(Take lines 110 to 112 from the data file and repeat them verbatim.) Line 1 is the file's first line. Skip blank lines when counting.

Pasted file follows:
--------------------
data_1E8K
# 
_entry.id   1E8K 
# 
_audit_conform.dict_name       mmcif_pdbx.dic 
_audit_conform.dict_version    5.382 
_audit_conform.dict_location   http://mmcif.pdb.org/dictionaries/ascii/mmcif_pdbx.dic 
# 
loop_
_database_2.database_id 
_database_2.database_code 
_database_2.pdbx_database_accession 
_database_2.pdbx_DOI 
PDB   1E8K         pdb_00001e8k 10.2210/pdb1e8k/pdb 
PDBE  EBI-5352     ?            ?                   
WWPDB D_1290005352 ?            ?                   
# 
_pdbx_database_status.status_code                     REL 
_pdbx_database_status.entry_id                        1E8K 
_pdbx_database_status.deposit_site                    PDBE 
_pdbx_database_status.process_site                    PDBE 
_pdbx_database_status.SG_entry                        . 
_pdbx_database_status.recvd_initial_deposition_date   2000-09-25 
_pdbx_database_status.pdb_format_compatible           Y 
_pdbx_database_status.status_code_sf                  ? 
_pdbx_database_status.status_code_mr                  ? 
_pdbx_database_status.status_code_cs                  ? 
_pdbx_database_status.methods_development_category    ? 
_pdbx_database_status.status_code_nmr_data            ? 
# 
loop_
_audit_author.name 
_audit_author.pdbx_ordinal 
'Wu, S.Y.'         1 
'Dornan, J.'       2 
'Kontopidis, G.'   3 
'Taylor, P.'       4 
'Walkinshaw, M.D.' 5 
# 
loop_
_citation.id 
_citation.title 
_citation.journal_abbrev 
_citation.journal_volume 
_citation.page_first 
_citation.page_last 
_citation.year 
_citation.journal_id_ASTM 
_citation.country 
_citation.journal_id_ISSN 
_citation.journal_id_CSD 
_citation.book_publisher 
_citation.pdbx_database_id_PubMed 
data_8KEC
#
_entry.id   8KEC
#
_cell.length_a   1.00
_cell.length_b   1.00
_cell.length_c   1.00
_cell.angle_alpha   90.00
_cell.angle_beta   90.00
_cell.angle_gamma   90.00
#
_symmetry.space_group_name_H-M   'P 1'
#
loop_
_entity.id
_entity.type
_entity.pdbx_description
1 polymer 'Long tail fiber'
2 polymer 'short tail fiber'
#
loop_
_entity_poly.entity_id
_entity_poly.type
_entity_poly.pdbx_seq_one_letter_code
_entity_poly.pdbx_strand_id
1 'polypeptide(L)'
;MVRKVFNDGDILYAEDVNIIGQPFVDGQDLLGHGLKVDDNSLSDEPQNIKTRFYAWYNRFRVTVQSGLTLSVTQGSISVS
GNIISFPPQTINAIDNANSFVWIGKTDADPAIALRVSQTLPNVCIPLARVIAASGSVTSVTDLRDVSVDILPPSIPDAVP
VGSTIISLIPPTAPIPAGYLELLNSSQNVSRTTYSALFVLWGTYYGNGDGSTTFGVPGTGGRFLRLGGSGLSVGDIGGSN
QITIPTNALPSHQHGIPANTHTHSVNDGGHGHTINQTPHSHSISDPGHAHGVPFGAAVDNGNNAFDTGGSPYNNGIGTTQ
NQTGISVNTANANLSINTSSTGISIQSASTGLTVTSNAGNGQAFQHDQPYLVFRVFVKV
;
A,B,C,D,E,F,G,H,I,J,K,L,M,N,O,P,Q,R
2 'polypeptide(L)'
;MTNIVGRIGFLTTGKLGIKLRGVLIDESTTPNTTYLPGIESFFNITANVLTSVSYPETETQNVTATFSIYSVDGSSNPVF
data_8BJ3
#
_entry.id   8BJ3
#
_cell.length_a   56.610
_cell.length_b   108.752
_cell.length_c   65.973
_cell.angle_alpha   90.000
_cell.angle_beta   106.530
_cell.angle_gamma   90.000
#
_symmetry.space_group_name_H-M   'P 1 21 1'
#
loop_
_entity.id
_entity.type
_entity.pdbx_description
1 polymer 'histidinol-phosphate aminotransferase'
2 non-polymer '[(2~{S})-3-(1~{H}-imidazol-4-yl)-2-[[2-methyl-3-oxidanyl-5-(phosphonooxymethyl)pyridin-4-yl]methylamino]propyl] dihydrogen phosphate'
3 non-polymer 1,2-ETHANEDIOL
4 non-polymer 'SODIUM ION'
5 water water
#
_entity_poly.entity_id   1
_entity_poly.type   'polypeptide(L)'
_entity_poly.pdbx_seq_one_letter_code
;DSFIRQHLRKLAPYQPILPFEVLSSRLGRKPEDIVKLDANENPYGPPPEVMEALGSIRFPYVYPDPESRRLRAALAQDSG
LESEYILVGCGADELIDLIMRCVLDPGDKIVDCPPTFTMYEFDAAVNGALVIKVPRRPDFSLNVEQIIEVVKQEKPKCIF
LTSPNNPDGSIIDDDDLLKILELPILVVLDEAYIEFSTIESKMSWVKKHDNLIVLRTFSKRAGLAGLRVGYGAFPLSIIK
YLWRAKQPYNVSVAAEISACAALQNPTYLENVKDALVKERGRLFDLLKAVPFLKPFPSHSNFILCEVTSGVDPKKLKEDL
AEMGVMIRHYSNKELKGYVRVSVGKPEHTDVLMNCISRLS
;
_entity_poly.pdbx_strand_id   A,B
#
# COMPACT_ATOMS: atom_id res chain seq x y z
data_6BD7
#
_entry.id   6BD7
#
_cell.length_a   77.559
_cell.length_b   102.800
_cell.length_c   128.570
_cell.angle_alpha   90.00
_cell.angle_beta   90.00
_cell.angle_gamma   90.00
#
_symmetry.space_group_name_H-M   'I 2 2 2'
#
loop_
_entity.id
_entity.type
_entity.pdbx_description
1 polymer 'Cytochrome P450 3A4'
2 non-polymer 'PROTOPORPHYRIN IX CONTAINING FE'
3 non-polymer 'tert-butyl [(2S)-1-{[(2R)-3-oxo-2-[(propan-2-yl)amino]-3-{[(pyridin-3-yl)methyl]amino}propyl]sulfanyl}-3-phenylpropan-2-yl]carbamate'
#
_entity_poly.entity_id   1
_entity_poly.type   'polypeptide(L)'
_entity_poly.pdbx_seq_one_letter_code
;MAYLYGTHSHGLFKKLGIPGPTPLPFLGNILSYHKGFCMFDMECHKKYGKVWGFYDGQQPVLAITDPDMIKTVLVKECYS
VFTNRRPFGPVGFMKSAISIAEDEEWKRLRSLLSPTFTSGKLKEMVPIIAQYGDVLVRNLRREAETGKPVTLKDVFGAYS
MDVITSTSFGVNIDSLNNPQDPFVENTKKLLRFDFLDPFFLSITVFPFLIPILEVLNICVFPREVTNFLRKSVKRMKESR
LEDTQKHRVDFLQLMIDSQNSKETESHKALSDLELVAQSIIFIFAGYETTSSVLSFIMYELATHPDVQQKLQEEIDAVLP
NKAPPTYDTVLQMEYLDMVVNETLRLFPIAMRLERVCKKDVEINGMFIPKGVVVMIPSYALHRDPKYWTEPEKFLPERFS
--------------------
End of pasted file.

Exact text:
5 water water
#
_entity_poly.entity_id   1